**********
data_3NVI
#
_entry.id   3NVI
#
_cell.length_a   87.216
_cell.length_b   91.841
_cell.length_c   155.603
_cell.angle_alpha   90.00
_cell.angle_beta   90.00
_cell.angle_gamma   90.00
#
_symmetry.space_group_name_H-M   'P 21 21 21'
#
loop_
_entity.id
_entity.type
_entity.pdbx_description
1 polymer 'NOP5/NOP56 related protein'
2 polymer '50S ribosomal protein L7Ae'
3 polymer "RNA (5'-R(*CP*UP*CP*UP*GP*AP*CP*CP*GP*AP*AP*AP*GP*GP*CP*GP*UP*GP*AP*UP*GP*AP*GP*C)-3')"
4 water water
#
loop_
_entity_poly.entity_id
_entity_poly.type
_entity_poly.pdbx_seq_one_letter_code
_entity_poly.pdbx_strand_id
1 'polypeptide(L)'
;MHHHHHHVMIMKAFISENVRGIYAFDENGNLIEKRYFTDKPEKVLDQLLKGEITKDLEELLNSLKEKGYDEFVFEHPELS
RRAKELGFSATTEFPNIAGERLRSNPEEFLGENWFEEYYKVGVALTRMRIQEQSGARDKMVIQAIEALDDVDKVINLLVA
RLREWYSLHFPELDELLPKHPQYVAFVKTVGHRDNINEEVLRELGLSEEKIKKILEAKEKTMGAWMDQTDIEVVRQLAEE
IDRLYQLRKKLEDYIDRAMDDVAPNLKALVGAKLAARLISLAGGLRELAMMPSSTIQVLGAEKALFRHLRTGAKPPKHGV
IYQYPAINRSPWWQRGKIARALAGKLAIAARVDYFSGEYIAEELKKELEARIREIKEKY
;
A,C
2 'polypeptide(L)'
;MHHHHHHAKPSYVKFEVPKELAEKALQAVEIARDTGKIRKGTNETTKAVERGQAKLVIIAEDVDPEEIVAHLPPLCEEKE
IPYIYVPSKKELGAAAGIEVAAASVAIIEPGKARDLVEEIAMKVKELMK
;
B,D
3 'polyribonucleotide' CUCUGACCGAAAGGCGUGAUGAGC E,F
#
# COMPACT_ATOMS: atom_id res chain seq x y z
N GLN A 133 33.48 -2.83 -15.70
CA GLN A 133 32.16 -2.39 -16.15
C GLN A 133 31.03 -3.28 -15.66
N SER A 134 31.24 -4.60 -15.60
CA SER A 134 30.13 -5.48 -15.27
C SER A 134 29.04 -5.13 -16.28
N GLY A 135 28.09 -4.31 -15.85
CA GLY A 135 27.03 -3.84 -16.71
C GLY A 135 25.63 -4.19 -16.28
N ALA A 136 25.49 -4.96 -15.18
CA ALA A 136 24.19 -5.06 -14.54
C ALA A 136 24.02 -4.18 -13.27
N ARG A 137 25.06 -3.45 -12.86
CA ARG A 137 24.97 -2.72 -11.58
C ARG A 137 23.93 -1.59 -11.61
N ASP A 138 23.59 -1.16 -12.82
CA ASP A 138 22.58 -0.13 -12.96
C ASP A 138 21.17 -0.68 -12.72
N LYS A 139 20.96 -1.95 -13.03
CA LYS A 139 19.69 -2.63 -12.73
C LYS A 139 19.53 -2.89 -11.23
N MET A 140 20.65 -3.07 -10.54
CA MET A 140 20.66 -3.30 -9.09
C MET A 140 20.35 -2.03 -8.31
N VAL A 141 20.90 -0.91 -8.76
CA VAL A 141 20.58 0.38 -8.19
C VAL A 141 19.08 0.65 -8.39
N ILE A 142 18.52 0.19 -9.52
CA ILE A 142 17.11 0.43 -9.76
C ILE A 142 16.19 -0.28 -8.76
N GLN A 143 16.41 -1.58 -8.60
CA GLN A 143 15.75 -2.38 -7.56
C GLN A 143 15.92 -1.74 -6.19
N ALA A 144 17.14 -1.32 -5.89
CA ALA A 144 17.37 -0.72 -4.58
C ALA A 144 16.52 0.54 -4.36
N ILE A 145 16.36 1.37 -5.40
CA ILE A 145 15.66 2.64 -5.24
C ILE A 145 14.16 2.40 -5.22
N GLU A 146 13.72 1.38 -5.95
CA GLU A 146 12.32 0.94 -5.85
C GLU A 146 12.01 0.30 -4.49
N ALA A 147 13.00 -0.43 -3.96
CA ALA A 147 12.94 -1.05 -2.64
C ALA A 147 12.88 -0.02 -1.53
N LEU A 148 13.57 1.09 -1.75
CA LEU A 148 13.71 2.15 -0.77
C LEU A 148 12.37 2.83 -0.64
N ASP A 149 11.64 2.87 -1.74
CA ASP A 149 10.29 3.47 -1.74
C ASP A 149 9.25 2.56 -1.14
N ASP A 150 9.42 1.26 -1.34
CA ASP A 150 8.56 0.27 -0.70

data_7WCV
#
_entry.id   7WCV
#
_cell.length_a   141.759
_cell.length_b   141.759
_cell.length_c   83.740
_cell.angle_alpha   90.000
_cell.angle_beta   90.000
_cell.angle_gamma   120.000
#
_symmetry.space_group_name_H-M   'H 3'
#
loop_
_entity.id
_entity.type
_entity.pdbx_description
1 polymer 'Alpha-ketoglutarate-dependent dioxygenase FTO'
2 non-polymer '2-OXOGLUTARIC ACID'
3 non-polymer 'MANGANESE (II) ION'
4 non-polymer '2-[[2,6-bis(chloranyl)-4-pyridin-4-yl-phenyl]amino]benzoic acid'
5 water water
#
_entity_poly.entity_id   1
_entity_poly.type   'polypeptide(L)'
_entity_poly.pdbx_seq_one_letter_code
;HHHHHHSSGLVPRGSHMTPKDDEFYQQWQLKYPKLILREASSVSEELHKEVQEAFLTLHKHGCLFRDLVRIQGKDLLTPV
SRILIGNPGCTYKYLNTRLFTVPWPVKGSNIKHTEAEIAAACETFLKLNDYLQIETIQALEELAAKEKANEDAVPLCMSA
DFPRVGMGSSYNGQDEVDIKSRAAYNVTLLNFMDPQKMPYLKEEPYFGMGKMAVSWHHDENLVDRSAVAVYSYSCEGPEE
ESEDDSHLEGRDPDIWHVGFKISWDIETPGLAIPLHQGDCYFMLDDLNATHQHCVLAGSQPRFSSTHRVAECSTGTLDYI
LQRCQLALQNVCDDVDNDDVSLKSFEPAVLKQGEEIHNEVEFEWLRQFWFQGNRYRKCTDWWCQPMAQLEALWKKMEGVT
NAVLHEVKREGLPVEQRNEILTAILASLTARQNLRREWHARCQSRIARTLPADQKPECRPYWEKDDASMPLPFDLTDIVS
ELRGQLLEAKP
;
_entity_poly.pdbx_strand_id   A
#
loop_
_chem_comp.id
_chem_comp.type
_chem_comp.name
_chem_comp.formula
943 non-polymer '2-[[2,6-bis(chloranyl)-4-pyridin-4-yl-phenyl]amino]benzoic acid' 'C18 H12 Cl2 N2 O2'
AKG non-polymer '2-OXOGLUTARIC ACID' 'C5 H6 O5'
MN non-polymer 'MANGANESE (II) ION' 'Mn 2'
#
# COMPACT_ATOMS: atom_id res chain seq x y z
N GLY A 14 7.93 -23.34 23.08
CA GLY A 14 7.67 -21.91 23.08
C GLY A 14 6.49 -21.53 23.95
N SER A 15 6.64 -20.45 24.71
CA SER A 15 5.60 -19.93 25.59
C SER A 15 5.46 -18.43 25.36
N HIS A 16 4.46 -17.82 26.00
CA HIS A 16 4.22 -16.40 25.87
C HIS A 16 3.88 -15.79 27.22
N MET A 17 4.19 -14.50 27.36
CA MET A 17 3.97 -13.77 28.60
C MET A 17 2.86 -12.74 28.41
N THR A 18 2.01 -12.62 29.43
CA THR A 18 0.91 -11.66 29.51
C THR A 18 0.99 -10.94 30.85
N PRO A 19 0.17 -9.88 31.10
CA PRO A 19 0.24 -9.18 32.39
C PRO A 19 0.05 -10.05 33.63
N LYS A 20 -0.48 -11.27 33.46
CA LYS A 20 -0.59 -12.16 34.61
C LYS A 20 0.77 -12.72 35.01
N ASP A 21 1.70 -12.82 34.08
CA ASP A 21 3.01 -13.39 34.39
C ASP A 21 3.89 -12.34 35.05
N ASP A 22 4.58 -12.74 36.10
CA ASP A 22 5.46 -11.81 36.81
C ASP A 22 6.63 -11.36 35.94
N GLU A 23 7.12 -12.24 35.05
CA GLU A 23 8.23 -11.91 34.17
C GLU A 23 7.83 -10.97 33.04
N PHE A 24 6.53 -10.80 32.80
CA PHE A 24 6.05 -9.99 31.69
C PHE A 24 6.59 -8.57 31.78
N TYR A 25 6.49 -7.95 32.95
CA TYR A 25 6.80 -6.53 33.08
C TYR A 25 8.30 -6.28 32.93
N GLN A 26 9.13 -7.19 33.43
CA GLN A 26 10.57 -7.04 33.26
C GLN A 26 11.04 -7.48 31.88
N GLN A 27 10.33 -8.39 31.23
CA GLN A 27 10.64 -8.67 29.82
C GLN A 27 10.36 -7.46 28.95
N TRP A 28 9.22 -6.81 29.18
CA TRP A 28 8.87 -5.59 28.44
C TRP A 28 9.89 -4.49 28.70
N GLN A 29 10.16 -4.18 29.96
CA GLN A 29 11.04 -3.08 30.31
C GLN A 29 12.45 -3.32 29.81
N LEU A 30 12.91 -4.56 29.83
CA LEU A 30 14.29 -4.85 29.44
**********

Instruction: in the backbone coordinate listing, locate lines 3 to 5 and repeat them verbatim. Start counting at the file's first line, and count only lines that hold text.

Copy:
_entry.id   3NVI
#
_cell.length_a   87.216